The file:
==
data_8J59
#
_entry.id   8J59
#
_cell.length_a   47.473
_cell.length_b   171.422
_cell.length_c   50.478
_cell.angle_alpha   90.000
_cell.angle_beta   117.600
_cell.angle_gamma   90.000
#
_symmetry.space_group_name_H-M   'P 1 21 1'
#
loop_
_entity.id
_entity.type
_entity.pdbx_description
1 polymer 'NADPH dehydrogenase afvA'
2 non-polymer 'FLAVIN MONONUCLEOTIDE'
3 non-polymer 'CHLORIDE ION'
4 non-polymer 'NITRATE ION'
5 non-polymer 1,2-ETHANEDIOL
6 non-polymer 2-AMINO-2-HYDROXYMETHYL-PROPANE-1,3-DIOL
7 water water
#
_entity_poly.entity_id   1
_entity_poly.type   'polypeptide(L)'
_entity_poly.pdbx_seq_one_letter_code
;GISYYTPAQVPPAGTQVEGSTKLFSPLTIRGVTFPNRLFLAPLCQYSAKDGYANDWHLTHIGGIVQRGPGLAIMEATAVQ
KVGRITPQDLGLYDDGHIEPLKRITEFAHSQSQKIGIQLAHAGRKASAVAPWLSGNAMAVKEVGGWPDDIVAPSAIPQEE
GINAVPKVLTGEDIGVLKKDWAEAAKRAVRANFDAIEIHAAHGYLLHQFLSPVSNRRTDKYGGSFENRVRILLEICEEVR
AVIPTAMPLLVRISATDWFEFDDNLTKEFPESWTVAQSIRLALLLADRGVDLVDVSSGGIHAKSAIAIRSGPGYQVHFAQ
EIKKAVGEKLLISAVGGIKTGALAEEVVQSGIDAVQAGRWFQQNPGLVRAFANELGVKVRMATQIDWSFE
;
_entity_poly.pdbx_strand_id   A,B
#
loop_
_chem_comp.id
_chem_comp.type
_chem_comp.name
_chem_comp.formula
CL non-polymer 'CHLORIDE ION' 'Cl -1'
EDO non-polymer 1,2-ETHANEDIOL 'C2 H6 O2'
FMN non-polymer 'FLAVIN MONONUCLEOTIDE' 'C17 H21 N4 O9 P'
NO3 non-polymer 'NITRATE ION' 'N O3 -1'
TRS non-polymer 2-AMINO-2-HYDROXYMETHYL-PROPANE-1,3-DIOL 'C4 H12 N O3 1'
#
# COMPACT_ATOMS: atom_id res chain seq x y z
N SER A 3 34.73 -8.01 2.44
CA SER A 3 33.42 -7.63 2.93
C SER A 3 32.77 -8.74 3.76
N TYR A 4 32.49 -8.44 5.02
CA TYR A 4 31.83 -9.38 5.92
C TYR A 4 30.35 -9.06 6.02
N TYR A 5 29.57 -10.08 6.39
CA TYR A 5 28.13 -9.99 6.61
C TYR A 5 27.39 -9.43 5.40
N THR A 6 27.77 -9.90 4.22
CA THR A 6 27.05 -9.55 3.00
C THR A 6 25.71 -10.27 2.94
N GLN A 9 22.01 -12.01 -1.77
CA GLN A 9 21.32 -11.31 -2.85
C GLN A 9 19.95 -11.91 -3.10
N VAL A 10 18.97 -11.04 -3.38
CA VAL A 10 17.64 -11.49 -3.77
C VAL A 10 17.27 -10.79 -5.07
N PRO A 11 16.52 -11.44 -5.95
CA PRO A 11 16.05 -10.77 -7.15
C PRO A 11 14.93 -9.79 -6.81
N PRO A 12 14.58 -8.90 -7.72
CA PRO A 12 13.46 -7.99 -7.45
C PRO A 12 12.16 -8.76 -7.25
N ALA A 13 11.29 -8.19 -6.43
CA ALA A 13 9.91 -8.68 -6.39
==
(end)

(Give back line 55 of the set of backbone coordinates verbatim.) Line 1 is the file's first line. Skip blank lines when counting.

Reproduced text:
N TYR A 5 29.57 -10.08 6.39